In contrast to these PTAB decisions, a district court recently determined that a variety of claims relating to non-naturally occurring combinations of natural products did not qualify for patent protection under Section 101. In Natural Alternatives International (NAI) v. Creative Compounds LLC, the court concluded that claims to combinations of creatine, carbohydrate and free amino acid beta-alanine, and (separately) glycine and beta-alanine compounds did not qualify for patent protection. (S.D. Cal. Sept. 5, 2017). The court rejected arguments that these combinations were patentable because they produced unexpected biological results, finding that the resulting biological activities themselves implicated natural phenomena.

The district court decision in NAI is presently on appeal to the United States Court of Appeals for the Federal Circuit. An amicus brief submitted by Biotechnology Innovation Organization (BIO) frames the issues well, arguing that laboratory-created biologically active compositions should be patentable under Section 101, because such combinations and related biological activities do not exist absent human innovation. This case may thus present the court with an opportunity to provide much-needed guidance on the patentability of natural product combinations.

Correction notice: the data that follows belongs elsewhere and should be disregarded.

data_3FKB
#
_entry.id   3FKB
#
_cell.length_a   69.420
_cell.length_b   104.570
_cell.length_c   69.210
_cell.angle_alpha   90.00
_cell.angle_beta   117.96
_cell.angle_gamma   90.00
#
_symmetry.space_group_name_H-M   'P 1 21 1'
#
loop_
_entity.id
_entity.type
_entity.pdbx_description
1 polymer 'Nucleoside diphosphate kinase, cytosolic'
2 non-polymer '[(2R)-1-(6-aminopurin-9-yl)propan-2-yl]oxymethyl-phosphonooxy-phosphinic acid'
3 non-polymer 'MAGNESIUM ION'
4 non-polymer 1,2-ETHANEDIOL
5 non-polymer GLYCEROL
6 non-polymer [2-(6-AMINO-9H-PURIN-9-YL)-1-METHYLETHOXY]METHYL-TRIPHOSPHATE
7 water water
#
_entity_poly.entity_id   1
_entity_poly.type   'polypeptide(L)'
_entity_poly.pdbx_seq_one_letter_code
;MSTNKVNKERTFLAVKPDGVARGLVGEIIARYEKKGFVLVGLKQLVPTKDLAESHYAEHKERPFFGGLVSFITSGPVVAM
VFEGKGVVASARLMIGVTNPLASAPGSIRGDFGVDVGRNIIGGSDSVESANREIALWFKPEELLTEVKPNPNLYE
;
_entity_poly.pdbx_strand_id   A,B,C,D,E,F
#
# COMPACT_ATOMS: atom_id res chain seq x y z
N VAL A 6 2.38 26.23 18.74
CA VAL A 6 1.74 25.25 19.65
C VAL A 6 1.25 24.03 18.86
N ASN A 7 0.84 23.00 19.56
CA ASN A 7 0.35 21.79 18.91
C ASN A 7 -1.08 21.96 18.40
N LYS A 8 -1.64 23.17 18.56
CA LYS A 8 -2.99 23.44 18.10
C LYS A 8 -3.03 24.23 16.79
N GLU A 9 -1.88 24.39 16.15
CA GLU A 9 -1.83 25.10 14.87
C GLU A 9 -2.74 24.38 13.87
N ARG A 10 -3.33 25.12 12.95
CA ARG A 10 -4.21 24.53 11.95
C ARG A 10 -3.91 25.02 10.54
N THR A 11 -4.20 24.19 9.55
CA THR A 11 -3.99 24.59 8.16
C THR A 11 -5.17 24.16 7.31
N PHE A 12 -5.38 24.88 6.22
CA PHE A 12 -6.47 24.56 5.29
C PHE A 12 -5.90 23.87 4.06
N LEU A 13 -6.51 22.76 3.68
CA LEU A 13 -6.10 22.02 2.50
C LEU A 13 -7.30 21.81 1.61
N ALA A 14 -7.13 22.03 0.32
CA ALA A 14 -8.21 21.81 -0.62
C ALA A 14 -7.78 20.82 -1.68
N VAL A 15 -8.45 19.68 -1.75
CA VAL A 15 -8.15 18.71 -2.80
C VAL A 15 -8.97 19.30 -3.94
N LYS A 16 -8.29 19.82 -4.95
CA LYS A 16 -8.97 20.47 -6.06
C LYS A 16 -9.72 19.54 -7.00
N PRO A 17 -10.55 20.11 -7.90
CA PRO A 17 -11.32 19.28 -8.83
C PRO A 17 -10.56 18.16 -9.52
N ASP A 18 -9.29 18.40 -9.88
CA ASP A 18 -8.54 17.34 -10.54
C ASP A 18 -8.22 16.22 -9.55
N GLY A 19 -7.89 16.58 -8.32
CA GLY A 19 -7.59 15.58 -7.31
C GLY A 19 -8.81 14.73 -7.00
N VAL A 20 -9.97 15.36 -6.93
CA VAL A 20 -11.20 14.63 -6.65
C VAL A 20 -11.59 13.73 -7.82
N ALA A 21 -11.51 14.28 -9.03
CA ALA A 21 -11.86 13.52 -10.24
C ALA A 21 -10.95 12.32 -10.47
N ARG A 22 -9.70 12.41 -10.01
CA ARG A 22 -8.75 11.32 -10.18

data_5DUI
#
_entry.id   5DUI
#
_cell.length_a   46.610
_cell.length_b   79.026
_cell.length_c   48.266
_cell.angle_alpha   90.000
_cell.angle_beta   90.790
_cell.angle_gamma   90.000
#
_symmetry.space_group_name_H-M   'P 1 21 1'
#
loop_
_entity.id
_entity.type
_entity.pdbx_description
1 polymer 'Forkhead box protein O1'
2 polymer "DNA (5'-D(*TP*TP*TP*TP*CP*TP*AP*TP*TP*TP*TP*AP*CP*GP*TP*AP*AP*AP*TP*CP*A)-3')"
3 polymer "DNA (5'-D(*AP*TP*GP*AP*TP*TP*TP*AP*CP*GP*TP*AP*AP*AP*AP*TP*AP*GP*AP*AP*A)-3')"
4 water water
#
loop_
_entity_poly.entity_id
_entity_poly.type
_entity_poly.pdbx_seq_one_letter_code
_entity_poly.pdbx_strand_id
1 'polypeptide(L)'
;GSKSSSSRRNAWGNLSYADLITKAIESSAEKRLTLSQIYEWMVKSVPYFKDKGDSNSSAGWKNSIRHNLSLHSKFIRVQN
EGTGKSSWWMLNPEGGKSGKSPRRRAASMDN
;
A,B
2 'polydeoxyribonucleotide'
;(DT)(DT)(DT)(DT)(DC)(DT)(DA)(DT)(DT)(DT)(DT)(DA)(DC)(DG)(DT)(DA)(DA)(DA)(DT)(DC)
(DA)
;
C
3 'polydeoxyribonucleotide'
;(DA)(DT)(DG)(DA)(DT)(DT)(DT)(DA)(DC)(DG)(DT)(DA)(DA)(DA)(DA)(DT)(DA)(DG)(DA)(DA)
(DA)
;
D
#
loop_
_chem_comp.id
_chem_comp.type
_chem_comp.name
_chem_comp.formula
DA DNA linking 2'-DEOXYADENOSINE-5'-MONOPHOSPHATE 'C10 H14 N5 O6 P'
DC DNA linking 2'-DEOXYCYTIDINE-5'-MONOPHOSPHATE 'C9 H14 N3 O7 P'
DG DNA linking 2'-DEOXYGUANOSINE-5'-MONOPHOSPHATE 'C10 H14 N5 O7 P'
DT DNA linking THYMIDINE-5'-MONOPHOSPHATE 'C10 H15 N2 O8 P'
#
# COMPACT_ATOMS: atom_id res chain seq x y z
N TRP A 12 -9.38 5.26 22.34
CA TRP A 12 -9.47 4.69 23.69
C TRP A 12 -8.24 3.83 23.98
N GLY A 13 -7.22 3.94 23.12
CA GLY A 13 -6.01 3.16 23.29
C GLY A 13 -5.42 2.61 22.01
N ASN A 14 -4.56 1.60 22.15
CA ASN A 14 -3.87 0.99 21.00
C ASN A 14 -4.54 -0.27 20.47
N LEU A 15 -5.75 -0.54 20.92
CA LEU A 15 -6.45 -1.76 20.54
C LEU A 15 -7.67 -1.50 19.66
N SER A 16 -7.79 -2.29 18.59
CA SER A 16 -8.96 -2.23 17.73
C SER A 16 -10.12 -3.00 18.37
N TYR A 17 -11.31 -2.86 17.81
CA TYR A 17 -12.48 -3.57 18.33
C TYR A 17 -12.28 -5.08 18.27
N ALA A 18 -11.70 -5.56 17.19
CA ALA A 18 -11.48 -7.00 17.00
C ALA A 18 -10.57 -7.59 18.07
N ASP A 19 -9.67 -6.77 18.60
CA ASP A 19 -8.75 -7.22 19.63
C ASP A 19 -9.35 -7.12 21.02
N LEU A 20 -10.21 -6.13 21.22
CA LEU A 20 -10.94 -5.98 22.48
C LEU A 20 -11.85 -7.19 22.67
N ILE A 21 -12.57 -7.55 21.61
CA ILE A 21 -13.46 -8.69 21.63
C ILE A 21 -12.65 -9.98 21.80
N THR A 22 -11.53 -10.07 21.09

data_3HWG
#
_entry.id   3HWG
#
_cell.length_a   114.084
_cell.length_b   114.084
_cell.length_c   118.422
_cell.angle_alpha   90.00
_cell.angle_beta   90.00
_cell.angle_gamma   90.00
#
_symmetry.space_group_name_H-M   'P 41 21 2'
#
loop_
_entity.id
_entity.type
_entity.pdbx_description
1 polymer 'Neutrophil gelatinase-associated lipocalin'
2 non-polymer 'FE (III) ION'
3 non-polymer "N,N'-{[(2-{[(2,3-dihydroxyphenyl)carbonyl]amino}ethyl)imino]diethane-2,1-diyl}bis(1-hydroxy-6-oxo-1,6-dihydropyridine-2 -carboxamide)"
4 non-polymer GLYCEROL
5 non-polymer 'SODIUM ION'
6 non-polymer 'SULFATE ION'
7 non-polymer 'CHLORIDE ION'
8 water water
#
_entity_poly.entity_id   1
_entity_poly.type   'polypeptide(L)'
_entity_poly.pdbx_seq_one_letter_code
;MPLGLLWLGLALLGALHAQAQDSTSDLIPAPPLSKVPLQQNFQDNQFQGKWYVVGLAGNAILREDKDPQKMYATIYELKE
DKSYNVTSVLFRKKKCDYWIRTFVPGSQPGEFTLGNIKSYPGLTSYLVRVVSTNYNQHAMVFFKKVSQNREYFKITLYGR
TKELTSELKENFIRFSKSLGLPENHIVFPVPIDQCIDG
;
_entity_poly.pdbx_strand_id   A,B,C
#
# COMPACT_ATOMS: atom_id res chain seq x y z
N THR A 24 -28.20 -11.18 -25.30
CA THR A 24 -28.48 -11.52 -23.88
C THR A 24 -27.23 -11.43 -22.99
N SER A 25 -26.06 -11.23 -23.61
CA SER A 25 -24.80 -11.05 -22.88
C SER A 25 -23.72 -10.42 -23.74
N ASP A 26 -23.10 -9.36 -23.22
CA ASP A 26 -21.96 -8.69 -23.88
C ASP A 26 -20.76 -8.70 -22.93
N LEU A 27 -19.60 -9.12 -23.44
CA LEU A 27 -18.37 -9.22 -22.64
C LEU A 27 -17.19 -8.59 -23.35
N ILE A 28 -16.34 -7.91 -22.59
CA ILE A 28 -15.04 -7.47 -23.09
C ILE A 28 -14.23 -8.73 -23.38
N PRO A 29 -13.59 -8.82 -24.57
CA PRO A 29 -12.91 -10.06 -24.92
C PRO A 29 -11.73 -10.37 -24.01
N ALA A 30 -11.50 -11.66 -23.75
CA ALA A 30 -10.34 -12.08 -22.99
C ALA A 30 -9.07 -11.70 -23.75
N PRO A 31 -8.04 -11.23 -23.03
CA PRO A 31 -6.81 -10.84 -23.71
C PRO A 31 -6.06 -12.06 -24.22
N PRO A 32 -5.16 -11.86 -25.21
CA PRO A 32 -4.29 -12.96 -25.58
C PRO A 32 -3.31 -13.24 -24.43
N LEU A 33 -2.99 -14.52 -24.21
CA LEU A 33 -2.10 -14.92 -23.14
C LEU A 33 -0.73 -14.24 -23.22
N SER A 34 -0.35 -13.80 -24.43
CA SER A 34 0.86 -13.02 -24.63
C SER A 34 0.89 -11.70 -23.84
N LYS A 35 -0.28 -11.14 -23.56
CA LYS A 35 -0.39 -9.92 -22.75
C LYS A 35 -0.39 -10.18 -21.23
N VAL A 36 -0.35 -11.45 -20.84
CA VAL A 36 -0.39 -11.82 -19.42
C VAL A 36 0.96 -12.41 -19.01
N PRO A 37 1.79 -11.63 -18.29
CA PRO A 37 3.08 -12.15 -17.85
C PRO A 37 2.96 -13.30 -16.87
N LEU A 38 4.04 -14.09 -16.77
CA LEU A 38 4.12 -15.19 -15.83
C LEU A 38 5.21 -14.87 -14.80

Maximilienne Giannelli, Ph.D., is Of Counsel at Finnegan, Henderson, Farabow, Garrett & Dunner LLP. She counsels clients on intellectual property issues across a wide range of technologies in the pharmaceutical and chemical industries and has extensive experience litigating patent and trade secret matters in federal district courts and at the U.S. International Trade Commission. Amana Abdulwakeel is a law clerk at Finnegan.

 

TAGS: Regulatory